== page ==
David had three careers, a university lecturer, a research engineer and an internet marketeer. But he was an engineer through and through. He was a clever but modest man, exceptionally talented but always encouraging to those less so. He was massively skilful and knowledgeable but not remote or daunting to others. He was always kind and polite, seeing the best in people, almost to a fault. He was compassionate generous and helpful.
He was happy to move to Wales in 2015, being of Welsh ancestry he soon settled in and he and Liz his wife and a delightful property inside and out. He really liked getting to know new friends nearby, who have made him feel very welcome. It gave him great pleasure in his final weeks and days knowing that Liz would always have good friends to turn to.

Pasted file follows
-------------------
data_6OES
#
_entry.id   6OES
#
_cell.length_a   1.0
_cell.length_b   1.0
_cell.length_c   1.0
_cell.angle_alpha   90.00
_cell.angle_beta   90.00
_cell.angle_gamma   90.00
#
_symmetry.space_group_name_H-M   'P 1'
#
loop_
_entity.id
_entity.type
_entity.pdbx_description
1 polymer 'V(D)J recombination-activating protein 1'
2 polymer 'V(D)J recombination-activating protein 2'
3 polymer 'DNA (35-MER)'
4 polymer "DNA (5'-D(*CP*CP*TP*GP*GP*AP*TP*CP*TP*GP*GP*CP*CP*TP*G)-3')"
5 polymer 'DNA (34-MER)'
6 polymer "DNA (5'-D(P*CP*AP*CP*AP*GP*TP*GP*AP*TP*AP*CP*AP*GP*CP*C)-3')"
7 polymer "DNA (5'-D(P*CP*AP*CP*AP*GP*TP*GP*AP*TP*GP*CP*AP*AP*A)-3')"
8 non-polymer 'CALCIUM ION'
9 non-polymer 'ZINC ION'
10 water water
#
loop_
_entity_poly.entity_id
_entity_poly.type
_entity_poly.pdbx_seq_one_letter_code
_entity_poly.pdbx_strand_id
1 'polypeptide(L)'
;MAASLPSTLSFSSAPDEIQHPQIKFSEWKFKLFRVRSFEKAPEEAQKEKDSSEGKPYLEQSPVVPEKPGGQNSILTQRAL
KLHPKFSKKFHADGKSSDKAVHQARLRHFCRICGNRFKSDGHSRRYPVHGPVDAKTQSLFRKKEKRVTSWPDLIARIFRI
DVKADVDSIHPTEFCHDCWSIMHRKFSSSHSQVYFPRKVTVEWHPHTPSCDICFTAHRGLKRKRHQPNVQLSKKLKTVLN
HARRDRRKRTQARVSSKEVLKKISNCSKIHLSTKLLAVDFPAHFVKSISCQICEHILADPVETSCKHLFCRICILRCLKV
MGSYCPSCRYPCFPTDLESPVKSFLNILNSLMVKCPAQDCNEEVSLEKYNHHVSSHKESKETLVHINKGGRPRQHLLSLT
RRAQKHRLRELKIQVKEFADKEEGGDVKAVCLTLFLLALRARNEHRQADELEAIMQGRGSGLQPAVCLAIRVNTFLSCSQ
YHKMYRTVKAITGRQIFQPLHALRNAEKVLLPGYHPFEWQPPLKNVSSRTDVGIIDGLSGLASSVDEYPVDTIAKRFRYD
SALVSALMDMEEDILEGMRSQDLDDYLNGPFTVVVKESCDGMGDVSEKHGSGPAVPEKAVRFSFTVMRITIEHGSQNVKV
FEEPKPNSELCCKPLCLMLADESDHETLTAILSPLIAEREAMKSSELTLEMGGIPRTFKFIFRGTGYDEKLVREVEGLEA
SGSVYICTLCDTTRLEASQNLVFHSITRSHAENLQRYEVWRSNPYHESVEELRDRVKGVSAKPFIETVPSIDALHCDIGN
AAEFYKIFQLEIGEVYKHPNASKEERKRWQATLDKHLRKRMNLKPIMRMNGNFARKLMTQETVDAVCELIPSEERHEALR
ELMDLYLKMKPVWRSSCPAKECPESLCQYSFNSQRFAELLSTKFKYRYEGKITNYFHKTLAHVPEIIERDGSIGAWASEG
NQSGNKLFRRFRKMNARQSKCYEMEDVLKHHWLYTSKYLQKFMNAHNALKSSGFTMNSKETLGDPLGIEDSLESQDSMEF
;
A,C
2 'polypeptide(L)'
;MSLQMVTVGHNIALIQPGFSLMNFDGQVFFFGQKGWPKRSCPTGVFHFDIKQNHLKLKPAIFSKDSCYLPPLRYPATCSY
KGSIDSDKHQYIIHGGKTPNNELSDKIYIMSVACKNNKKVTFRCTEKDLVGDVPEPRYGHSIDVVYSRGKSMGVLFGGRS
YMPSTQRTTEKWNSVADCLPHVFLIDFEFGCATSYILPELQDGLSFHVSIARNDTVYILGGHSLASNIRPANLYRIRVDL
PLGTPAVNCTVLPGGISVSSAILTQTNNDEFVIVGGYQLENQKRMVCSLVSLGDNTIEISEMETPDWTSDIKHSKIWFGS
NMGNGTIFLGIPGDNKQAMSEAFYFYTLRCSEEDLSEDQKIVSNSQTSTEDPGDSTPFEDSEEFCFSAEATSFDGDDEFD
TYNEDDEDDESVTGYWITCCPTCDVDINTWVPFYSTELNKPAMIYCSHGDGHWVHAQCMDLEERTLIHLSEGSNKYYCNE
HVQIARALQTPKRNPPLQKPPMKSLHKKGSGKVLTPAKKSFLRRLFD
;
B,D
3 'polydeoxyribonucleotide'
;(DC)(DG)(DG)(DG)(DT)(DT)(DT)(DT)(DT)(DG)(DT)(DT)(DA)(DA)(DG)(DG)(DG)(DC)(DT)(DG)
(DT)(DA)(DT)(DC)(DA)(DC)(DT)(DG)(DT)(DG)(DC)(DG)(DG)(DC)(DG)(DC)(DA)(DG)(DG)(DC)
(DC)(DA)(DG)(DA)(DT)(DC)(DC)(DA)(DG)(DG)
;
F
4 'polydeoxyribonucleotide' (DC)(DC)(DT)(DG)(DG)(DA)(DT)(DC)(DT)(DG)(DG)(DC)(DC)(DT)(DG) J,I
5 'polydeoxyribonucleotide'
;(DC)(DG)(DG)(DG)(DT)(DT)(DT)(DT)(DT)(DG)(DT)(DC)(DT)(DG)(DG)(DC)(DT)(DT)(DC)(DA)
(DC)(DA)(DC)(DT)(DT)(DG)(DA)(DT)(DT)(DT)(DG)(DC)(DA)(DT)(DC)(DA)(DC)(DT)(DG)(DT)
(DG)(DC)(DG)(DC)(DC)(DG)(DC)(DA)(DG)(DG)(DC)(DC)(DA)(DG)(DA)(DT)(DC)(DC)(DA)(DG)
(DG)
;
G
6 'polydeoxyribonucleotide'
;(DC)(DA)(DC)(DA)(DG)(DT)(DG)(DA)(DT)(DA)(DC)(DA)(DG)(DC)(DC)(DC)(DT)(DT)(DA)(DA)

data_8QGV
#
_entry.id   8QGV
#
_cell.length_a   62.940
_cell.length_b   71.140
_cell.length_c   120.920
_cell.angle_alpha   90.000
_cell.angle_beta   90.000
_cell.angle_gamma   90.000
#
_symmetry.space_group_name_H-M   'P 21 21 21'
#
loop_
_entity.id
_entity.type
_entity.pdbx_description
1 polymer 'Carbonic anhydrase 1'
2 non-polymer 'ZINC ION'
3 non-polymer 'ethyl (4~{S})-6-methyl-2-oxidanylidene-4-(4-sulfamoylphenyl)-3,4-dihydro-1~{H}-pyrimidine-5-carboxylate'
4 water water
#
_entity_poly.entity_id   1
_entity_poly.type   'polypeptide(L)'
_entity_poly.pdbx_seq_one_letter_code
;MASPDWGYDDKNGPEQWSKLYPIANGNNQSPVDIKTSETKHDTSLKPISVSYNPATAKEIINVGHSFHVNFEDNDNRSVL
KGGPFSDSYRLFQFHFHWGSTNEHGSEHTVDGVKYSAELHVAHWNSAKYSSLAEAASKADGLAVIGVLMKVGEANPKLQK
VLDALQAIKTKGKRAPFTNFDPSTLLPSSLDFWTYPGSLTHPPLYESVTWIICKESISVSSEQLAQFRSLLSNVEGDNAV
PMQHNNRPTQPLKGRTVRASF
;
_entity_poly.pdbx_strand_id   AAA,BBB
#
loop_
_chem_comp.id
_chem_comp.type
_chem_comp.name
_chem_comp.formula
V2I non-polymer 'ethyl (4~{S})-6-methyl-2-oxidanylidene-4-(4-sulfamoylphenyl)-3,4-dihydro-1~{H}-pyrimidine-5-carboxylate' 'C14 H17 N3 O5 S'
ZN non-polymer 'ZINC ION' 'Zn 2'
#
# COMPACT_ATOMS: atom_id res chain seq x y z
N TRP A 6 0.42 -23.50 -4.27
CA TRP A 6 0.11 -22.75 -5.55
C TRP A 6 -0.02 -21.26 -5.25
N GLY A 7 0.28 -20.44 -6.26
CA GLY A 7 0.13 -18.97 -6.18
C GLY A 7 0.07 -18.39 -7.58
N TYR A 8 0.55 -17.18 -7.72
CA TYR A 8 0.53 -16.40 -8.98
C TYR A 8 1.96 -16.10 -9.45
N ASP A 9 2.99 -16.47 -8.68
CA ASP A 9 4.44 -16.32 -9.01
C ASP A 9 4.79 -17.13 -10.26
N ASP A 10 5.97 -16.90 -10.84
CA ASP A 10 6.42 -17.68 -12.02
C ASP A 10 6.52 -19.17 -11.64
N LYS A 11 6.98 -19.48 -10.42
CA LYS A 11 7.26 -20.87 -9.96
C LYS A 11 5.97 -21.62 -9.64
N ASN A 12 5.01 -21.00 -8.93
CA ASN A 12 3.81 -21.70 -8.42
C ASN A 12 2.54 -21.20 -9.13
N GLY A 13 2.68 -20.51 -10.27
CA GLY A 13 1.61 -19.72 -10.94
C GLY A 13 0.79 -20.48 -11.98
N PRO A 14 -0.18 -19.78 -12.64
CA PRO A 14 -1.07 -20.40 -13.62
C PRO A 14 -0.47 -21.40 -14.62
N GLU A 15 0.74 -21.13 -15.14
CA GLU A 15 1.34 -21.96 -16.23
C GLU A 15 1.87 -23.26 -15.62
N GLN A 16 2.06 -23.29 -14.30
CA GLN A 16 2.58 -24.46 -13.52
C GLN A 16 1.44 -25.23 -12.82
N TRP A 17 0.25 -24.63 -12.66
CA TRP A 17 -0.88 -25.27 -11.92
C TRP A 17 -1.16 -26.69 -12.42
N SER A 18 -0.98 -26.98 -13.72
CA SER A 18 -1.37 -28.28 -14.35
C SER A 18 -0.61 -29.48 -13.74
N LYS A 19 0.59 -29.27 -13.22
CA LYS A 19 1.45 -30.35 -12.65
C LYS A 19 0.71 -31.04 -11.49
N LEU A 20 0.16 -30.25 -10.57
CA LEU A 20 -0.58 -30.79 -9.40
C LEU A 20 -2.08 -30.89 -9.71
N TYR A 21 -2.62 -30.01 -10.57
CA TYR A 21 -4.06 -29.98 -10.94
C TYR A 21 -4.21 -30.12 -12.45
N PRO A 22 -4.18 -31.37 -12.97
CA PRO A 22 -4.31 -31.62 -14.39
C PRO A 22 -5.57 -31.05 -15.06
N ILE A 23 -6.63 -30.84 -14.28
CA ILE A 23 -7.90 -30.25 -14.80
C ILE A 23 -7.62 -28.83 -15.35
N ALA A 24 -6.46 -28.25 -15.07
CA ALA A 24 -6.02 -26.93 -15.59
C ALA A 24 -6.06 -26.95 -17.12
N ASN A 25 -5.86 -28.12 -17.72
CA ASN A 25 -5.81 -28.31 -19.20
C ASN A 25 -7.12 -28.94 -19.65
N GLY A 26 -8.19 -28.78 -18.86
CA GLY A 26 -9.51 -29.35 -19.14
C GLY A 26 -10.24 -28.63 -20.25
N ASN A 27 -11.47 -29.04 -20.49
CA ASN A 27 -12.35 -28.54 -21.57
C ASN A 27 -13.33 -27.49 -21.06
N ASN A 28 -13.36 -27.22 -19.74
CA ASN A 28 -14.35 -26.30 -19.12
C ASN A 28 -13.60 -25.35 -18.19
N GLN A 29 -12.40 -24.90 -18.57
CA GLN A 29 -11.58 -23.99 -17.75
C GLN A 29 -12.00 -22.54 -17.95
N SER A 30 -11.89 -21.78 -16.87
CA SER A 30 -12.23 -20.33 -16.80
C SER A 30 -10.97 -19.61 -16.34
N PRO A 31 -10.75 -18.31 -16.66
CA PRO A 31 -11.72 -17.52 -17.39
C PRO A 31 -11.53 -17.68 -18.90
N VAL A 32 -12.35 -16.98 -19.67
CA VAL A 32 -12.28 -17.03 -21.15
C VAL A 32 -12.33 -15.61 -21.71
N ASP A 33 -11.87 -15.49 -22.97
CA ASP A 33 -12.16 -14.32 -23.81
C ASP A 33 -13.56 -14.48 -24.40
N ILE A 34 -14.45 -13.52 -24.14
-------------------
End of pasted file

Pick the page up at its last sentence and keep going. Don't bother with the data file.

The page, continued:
David was taken to the hospice, a wonderful compassionate caring place, full of amazing people in mid-April. It was a shock to everyone there and at home when he died a mere ten days later. His life touched so many people and he will be sorely missed, but especially by all his family - his mother Rosemary, almost 97, his brother and his family in Sweden, his sister and her daughter in the UK. He made friends in so many different fields of life who will miss him. Our thoughts are especially with Liz, his rock, soulmate. He was at peace before he died and reconciled to his end.
He always had a big smile on his face and put a big one on so many other people's faces. That is how he would like to be remembered.